In November, San Diego will elect a new mayor. Arguably, no city mayoral race has been as important for our city’s future as this one. As I see it, there is no more important issue for San Diegans than clean and safe water. Our mayoral candidates need to tell us how they will protect and restore fishable, swimmable and drinkable waters in San Diego. And it’s up to you to understand the issues and use your vote to help select our next leader.
A recent study by EPA shows that improved monitoring has shown a number of dramatic water pollution increases in California from 2006 to 2010. Waters with toxic pollution increased 170 percent. Locations in which bacteria levels were unsafe for swimmers climbed 90 percent. Waters fouled by trash jumped 76 percent. The number of waterways tainted by pesticides increased 36 increase. The number of waters inhabited by fish unsafe to eat was 24 percent higher.
Here in San Diego, water supply and water quality are more than just environmental issues. As the Equinox Center points out in its 2012 Quality of Life Dashboard, “San Diego’s semi-arid climate means local water sources are scarce, yet our growing population, biotech and pharmaceutical companies and high-value agricultural sector depend upon a consistent water supply to thrive.”
To give you some idea of how scarce our water sources are, Equinox reports “if we had to rely on our local resources alone, we could support our county’s 3 million residents at current use rates for only two and a half months.”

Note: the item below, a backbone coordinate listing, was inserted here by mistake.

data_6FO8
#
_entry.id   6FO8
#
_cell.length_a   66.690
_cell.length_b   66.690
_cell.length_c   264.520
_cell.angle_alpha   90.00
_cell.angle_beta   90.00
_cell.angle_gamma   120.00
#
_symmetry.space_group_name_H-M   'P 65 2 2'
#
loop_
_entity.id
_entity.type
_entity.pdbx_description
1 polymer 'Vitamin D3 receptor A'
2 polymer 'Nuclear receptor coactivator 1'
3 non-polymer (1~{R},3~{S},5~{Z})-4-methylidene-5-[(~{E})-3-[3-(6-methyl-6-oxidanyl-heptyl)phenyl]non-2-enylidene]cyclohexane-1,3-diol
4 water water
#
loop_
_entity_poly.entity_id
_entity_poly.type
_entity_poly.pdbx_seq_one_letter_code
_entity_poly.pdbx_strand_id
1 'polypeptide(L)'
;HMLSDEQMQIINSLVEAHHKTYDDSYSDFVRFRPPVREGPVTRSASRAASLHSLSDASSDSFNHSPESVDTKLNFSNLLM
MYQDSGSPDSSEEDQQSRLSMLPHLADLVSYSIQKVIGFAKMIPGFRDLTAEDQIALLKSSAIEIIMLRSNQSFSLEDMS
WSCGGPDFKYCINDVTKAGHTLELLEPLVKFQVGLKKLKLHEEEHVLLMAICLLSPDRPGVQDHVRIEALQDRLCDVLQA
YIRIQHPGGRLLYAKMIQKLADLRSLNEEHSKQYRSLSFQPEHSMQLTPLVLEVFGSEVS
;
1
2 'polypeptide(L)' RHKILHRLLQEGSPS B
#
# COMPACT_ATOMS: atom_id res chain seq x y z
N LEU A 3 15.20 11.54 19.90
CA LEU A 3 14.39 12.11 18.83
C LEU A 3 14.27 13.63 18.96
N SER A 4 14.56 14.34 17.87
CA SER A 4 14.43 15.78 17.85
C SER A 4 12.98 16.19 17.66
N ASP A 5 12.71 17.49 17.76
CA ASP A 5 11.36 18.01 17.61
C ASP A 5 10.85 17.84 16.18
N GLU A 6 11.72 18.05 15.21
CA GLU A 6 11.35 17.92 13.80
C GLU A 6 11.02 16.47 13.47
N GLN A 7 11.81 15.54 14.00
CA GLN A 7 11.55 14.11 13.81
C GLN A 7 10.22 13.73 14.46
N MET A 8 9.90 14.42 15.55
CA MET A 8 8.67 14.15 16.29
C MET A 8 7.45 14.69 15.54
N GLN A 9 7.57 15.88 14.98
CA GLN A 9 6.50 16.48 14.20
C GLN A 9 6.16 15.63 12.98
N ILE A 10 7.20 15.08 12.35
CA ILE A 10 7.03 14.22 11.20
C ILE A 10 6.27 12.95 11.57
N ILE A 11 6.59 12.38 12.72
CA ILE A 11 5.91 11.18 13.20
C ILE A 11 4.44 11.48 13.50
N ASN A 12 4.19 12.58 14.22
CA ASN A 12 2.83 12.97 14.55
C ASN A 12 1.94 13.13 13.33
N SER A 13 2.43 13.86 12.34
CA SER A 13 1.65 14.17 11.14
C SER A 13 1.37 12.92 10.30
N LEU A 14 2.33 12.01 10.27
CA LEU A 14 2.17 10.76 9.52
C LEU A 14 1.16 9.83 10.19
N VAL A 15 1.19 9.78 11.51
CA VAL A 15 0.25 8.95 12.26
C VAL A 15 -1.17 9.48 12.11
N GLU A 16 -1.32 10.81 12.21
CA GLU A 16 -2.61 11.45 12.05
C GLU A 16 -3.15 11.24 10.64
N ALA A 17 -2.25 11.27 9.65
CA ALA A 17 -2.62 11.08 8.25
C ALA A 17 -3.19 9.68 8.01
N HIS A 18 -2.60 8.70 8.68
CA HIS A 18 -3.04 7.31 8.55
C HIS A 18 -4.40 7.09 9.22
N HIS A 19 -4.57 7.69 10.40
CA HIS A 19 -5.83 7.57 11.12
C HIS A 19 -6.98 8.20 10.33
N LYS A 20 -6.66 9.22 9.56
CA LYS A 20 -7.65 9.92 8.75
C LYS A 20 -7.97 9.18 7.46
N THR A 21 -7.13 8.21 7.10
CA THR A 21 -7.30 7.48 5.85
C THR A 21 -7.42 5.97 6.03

To the above, add the fact that San Diego’s beaches are a key element in our way of life and regional economy. San Diego beaches are a huge part of our economy. Our beaches attract tourists from around the world and those tourists spend approximately $7 billion a year at local businesses. San Diego water quality gets a “thumbs down” from Equinox because our water quality is getting worse, not better. Even more problematic is the fact that budget cuts in recent years have resulted in a lack of funding for water quality monitoring.
In Sept. 2011, a San Diego regional blackout contributed to sewage spills of approximately 3.5 million gallons. Why? The City of San Diego did not have backup generators at its sewage treatment sites near Los Penasquitos Lagoon and South Bay. As a direct result of San Diego Coastkeeper’s water quality monitoring and advocacy, City wastewater officials recently announced a $12 million strategy to prevent a repeat.
San Diego deserves better, especially when one considers the number of days beaches were closed and cleanup costs resulting from the spills.
San Diego has serious water issues that cannot be ignored. We need strong and creative leadership in our next mayor who understands our water issues, and also has comprehensive and viable water quality plans. There is much at stake in the 2012 mayor election, and it’s up to you as a voter to understand these issues and demand the next leader make them a priority.